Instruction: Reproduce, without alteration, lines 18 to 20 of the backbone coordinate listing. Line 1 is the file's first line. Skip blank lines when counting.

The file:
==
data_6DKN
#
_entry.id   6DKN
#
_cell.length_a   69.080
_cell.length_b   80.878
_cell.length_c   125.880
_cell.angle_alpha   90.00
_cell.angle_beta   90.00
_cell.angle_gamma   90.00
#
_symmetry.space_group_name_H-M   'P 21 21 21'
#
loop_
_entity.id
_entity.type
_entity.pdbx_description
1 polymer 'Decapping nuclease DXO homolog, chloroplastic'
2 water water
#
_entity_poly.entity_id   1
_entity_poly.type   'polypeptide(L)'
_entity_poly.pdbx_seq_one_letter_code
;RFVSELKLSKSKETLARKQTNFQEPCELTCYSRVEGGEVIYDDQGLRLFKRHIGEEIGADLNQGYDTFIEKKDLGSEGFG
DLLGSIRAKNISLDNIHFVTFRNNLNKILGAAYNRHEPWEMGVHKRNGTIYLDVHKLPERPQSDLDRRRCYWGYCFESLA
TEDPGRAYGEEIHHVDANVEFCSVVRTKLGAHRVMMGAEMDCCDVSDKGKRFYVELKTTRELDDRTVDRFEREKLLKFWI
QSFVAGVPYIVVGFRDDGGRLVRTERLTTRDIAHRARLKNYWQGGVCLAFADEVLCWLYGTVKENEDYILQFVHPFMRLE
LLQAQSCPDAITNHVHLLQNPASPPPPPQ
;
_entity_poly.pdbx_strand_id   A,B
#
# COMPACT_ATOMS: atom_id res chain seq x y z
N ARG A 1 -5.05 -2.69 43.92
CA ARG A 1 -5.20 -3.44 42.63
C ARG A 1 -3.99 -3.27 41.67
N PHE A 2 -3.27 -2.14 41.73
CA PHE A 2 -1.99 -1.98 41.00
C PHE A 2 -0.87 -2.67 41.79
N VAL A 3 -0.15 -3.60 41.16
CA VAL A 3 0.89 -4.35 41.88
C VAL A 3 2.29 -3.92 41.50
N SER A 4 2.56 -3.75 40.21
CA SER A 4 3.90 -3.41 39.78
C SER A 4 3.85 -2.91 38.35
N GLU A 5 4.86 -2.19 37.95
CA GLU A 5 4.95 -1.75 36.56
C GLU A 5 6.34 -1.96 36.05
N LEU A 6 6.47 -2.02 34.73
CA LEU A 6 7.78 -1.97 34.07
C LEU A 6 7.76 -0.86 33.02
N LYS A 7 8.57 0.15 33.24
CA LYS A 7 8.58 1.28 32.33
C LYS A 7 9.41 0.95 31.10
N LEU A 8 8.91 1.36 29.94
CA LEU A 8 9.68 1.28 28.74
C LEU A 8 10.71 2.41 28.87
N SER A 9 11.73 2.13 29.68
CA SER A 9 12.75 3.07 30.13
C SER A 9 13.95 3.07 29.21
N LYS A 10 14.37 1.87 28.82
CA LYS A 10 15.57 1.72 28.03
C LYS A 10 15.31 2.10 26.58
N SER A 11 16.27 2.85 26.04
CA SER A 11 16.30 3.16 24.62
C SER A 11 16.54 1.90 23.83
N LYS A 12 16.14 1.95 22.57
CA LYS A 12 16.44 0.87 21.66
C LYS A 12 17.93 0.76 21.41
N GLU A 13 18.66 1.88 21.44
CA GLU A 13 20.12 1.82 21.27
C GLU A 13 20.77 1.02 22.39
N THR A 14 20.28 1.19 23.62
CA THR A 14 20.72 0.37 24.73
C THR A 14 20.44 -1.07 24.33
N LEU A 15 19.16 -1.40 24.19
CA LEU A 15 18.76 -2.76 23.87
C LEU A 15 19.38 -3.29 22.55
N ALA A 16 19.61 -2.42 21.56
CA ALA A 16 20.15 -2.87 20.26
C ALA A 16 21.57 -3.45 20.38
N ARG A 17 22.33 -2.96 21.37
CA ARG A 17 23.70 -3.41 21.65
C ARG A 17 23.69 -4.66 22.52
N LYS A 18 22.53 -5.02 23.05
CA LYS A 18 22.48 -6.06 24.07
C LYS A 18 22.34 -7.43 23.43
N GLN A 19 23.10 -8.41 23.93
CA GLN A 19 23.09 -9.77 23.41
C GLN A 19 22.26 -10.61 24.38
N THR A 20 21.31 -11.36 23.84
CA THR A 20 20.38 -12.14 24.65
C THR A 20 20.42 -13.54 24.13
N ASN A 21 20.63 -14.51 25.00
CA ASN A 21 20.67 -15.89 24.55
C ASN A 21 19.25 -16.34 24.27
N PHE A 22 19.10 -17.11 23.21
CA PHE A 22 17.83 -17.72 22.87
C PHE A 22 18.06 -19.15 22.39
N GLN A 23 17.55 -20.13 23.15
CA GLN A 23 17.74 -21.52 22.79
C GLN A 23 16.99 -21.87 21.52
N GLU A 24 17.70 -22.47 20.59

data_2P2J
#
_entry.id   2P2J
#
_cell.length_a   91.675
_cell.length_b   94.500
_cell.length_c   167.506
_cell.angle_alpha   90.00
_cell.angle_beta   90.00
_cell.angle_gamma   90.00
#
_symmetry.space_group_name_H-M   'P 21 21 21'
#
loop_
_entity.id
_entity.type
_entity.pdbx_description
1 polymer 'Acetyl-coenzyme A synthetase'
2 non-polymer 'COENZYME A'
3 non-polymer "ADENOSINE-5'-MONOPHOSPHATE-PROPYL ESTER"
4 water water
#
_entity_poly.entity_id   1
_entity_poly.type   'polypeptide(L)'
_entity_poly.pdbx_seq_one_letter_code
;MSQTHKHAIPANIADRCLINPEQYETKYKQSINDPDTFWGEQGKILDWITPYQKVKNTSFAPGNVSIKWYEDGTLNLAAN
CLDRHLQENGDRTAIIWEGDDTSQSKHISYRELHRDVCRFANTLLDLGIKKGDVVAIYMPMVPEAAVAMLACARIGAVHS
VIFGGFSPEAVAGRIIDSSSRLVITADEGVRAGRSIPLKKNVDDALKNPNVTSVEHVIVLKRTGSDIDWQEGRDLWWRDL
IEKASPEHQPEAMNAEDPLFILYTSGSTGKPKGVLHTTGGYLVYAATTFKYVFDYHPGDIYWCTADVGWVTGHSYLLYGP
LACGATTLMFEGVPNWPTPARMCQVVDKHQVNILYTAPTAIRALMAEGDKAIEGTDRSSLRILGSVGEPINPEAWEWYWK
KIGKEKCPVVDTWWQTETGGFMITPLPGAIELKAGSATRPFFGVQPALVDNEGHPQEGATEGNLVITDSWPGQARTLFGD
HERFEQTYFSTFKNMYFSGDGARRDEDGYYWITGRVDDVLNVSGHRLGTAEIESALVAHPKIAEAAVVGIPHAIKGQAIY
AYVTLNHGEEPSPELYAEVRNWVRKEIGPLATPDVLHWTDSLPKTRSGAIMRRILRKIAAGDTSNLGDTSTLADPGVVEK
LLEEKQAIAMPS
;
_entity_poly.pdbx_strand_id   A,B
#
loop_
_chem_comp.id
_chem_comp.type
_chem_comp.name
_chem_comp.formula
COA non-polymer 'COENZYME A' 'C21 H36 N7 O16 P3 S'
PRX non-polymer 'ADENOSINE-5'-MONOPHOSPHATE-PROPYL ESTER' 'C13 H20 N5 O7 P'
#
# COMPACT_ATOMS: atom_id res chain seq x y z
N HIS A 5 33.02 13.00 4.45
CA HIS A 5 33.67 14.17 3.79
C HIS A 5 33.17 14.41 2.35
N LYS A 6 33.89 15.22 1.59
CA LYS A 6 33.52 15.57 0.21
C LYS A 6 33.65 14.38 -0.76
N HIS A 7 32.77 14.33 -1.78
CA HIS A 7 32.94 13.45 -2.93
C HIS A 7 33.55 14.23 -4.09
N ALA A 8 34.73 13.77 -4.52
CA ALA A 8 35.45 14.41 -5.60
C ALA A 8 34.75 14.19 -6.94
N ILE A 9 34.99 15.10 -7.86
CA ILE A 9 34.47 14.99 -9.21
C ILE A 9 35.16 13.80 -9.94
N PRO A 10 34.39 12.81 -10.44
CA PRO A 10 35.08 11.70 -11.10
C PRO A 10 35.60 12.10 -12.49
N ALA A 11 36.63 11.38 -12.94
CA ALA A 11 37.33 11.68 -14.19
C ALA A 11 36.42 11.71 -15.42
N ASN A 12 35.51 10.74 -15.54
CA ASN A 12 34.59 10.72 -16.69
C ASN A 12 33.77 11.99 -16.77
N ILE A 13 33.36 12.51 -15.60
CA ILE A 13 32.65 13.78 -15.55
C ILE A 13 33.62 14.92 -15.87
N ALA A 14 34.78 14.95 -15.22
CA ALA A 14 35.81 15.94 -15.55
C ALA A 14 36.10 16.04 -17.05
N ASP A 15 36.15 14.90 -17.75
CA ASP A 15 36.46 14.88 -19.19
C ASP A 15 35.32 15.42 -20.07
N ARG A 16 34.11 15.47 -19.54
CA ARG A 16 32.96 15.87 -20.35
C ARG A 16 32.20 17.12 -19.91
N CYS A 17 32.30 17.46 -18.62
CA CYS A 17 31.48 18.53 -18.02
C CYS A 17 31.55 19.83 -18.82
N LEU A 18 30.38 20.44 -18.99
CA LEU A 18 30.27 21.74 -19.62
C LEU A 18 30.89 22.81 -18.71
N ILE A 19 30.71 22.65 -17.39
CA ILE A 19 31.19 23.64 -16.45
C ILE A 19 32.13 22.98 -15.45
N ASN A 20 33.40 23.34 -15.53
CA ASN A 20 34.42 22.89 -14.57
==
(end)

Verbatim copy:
1 polymer 'Decapping nuclease DXO homolog, chloroplastic'
2 water water
#